NBN boss fears being forced out


Explaining a few things you might not have known about the change

National Broadband Network boss Bill Morrow will have to reapply for a temporary visa to stay in Australia.

THE HEAD of Australia’s National Broadband Network has admitted he was “nervous” he could forced out of the country by the Government that appointed him under changes to temporary foreign visas.

The American-born NBN chief executive Bill Morrow is currently on the tail end of a five-year 457 visa which, if it is not reissued, would see him forced to leave Australia before the national network’s completion date in 2020.

Mr Morrow said he would need to reapply for the visa next year and, while his chance of an extension was good, he was apprehensive.

“The experts tell me I shouldn’t have anything to worry about but like anyone on a 457 I fell in love with Australia,” he told radio station 3AW today.

“Until (I reapply) I do have a little bit of nervousness.”

MORE: What you need to know about 457 visa changes

NBN chief executive Bill Morrow during Derby Day at Flemington Race Course. Picture: Stuart McEvoy/The Australian

NBN chief executive Bill Morrow during Derby Day at Flemington Race Course. Picture: Stuart McEvoy/The AustralianSource:News Corp Australia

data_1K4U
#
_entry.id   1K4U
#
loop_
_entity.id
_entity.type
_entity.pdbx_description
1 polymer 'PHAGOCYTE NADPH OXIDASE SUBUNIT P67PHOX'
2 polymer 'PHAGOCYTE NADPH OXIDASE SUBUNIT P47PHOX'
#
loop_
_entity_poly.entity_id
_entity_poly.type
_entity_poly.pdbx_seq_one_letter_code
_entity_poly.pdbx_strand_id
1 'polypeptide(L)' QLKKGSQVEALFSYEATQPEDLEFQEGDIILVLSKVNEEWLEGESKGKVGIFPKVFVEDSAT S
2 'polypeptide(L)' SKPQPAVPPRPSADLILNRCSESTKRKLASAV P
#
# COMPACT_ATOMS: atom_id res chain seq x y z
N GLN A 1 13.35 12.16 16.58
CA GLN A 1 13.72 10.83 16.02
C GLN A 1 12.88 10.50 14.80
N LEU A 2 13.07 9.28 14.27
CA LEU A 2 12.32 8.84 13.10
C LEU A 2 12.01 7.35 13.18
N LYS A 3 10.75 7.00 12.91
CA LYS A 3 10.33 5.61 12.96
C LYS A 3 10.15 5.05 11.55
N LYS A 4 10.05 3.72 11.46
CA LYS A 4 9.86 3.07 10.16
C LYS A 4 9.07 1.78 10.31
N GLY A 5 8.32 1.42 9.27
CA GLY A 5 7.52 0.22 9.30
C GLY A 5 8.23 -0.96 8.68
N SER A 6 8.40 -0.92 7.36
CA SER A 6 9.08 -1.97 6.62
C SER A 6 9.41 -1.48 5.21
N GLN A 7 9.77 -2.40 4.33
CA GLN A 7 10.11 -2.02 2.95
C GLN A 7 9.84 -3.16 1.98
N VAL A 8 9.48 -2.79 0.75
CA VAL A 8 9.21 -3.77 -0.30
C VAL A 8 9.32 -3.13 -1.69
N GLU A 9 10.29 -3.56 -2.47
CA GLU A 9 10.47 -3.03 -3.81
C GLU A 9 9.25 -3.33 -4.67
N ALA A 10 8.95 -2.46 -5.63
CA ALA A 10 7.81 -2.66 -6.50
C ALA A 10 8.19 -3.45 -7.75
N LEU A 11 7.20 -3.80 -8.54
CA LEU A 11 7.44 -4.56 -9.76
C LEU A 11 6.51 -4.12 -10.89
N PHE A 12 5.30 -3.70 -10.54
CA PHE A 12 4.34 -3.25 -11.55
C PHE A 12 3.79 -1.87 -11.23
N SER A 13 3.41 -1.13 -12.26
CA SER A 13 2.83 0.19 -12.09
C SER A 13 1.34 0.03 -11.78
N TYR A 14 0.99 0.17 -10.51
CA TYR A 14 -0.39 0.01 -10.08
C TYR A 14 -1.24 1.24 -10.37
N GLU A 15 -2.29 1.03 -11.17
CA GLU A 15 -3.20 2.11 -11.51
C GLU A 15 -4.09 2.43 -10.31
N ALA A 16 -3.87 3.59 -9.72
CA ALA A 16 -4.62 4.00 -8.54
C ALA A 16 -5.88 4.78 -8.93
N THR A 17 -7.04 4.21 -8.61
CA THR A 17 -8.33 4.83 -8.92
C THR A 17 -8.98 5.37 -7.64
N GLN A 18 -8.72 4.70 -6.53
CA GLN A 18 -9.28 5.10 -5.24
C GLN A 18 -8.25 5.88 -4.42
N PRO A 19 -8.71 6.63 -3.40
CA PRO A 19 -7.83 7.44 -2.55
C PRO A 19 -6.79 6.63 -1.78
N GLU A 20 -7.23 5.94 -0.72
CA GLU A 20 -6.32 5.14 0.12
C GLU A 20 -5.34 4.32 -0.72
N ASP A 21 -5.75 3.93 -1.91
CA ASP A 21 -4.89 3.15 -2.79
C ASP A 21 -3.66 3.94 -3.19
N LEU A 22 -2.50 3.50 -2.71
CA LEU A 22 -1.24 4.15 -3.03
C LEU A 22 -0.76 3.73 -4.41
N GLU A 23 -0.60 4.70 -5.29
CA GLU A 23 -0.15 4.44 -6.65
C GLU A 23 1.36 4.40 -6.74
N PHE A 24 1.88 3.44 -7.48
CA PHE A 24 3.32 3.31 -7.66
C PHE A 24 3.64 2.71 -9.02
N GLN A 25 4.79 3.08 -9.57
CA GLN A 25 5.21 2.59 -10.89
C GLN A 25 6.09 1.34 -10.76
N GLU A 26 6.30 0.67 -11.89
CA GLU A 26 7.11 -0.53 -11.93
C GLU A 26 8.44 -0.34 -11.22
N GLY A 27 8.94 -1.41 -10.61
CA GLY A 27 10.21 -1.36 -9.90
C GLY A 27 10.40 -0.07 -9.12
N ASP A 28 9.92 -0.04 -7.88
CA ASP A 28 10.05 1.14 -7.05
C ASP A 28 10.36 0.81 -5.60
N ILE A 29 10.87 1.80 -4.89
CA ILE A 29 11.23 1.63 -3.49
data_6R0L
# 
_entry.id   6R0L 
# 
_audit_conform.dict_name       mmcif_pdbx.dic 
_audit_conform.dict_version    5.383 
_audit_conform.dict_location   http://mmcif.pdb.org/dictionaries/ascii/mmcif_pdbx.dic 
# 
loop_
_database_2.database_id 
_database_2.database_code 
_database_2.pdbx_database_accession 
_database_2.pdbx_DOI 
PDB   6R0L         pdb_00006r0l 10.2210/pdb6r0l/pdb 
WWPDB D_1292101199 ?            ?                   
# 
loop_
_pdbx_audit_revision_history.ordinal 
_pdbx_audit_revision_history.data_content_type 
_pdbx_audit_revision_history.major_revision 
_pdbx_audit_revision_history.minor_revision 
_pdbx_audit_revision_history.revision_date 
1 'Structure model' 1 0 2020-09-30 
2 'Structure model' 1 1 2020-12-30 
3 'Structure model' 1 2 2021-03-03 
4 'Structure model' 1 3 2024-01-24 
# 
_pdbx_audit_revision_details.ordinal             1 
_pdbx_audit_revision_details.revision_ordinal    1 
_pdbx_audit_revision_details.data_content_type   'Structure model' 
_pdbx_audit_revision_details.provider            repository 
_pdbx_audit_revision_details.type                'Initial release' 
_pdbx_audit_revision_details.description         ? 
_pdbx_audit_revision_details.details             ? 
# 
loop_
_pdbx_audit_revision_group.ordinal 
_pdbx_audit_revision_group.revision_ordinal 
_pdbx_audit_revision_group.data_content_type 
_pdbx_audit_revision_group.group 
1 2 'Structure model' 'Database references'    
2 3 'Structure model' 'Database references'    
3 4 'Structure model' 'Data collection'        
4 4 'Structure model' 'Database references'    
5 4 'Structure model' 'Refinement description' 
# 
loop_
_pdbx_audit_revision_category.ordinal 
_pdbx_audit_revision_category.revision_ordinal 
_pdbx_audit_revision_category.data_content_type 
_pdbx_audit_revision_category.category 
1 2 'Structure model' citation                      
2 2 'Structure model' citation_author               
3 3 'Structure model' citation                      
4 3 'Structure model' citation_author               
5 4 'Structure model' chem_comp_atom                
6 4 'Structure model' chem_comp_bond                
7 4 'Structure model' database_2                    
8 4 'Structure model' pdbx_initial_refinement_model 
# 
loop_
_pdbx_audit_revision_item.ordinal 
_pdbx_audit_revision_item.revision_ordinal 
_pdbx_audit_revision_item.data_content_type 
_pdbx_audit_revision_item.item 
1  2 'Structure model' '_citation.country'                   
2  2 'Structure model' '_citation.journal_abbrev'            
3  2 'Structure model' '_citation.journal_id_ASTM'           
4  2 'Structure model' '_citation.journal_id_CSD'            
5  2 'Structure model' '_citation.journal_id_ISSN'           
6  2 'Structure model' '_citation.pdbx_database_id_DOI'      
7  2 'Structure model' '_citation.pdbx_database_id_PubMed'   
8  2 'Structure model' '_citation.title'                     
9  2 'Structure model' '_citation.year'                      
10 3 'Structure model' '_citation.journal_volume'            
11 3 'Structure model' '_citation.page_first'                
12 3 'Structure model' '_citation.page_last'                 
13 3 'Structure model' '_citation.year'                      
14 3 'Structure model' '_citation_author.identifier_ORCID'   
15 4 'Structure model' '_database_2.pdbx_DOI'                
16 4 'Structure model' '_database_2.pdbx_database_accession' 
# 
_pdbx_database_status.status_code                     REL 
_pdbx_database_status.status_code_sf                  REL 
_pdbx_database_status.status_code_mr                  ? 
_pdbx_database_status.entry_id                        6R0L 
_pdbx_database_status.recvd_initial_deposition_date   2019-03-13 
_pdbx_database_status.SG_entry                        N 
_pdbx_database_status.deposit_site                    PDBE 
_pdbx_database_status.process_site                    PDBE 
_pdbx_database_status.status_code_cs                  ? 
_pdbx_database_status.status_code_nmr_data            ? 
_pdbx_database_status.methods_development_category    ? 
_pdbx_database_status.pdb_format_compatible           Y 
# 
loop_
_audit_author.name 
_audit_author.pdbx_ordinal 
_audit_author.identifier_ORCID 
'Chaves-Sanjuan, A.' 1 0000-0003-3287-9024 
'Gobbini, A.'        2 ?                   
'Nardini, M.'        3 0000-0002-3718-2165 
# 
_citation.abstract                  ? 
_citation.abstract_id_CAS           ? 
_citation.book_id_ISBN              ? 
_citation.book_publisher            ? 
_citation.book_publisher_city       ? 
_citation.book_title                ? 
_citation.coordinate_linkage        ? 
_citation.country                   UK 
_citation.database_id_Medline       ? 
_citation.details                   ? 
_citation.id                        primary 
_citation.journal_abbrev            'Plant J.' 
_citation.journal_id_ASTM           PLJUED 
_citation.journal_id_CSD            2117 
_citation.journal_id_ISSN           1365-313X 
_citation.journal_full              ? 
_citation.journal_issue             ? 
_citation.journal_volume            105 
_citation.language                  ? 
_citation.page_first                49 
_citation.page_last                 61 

Mr Morrow was initially granted a 457 visa to lead Vodafone Hutchison in March 2012, after coming to Australia from a role with US telecommunications firm Clearwire.

His 457 visa was reissued for five years after he was appointed the lead the NBN in December 2013, but the strict new rules mean he will need to reapply to stay in Australia and he will not be granted an option to apply for permanent residency.

Many prominent leaders in Australia’s tech industry have spoken out against the Federal Government’s changes to 457 visas, including Atlassian co-chief executive Mike Cannon-Brookes who said about one quarter of the company’s Australian staff were in the country on the temporary visas.

Prime Minister Malcolm Turnbull said the system would be replaced by a two-year visa with no path to permanent residency, and a four-year visa for immigrants with specialised skills.

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